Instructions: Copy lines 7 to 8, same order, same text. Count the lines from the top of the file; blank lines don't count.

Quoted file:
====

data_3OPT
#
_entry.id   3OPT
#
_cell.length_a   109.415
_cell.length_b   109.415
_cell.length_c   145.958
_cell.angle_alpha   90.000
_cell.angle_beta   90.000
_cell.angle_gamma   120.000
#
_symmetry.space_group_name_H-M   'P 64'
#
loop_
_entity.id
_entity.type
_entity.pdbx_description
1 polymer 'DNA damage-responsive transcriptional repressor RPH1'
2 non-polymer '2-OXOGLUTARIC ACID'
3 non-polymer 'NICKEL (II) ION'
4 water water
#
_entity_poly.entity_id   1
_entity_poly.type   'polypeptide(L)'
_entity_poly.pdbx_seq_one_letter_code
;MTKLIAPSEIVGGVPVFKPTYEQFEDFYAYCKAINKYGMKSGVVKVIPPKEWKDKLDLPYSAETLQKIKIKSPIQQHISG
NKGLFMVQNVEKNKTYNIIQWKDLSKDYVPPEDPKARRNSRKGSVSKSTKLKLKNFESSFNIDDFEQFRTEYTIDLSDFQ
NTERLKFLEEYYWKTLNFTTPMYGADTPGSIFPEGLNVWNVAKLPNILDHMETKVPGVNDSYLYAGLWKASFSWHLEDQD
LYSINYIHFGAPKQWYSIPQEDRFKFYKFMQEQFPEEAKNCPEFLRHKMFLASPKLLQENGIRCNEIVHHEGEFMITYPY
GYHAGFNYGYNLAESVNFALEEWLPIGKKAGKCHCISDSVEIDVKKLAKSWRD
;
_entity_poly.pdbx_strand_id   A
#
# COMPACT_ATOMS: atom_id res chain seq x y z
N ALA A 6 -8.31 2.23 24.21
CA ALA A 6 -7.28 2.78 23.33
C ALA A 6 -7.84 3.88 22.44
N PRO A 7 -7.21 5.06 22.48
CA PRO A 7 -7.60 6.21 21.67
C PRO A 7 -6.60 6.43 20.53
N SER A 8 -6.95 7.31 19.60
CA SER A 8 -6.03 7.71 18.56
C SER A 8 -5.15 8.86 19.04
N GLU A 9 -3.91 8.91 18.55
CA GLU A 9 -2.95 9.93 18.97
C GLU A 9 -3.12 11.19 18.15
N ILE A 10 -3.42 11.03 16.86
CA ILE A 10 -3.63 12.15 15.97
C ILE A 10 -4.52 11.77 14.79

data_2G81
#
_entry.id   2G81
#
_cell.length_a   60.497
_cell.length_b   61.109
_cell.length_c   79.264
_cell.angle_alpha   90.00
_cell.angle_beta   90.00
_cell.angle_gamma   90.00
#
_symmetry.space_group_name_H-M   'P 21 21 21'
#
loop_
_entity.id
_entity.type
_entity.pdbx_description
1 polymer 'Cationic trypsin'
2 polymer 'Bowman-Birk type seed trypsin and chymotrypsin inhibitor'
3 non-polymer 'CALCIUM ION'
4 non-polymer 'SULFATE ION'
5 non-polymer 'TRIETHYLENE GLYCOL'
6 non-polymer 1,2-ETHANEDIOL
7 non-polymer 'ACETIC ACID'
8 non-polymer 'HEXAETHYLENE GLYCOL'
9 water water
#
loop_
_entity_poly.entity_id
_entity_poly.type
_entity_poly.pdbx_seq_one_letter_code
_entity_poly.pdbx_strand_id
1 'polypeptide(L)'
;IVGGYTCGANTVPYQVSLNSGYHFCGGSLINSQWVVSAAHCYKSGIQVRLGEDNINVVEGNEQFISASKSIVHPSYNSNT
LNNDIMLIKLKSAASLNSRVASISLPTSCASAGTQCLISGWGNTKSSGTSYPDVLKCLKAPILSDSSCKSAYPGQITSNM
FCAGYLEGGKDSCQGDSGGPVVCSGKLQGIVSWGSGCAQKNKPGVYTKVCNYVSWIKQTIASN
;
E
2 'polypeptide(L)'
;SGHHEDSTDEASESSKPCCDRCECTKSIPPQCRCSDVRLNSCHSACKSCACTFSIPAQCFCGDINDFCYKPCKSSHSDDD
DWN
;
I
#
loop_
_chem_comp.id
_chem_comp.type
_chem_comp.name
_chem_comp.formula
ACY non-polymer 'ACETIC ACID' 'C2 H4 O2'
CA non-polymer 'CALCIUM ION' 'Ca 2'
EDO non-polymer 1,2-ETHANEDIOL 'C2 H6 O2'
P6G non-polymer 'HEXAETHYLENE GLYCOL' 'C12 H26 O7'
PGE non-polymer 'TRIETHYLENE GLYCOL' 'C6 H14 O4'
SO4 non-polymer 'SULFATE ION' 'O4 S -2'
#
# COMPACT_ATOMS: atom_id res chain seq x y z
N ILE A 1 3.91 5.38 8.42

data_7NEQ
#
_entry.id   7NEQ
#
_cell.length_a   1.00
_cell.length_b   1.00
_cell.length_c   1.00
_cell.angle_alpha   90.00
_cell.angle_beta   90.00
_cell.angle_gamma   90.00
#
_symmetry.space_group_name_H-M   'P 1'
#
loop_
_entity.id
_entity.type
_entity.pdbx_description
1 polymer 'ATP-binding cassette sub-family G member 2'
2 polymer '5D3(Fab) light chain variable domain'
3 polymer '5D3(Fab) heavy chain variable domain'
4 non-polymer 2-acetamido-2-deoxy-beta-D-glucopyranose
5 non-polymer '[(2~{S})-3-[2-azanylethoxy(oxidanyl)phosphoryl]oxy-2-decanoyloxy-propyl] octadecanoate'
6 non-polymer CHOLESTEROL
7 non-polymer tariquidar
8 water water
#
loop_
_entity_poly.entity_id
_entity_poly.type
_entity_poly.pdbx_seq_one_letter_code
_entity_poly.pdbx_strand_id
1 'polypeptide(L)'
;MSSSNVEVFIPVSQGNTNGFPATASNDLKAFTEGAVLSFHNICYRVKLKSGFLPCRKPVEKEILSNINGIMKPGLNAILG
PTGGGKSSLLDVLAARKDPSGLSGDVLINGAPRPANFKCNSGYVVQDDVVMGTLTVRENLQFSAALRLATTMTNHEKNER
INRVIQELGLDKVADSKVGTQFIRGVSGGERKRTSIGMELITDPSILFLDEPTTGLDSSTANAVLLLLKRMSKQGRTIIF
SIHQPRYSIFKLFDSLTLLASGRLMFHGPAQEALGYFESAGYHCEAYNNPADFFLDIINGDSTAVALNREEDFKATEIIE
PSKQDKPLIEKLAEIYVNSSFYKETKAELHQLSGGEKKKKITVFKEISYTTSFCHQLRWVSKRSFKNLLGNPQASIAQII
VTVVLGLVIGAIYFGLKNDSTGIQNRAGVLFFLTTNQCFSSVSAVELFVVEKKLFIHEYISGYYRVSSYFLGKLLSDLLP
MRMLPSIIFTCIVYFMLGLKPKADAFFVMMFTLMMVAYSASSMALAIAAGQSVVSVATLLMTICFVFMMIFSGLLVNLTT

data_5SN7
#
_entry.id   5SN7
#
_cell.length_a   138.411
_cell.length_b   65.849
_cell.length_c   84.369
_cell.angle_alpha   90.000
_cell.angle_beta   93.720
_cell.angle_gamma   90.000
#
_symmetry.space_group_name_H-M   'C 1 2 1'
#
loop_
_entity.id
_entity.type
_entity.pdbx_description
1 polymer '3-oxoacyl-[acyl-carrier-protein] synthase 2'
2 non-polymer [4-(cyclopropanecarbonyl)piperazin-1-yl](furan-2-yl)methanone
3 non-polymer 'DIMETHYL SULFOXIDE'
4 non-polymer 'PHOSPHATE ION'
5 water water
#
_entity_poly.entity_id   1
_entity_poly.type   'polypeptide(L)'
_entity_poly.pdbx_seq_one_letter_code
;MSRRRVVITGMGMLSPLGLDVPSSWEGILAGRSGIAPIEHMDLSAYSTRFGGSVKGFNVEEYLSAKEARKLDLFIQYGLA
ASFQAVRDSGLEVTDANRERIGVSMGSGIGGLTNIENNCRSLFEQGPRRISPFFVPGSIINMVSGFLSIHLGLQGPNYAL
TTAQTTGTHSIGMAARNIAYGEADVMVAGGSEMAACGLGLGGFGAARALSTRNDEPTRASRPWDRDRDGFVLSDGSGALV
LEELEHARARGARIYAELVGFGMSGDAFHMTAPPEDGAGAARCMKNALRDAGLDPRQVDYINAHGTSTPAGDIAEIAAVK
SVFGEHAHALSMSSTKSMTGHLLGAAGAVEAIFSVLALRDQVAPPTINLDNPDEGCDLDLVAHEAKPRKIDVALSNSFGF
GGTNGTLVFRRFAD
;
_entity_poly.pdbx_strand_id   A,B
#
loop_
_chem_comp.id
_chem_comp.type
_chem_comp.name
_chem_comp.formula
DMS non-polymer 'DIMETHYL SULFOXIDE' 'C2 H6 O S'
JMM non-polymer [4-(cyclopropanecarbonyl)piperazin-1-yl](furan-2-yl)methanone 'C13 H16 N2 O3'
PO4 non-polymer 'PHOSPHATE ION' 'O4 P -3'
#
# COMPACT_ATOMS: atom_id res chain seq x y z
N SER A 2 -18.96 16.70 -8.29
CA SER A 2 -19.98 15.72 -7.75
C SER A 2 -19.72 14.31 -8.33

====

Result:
_cell.length_c   145.958
_cell.angle_alpha   90.000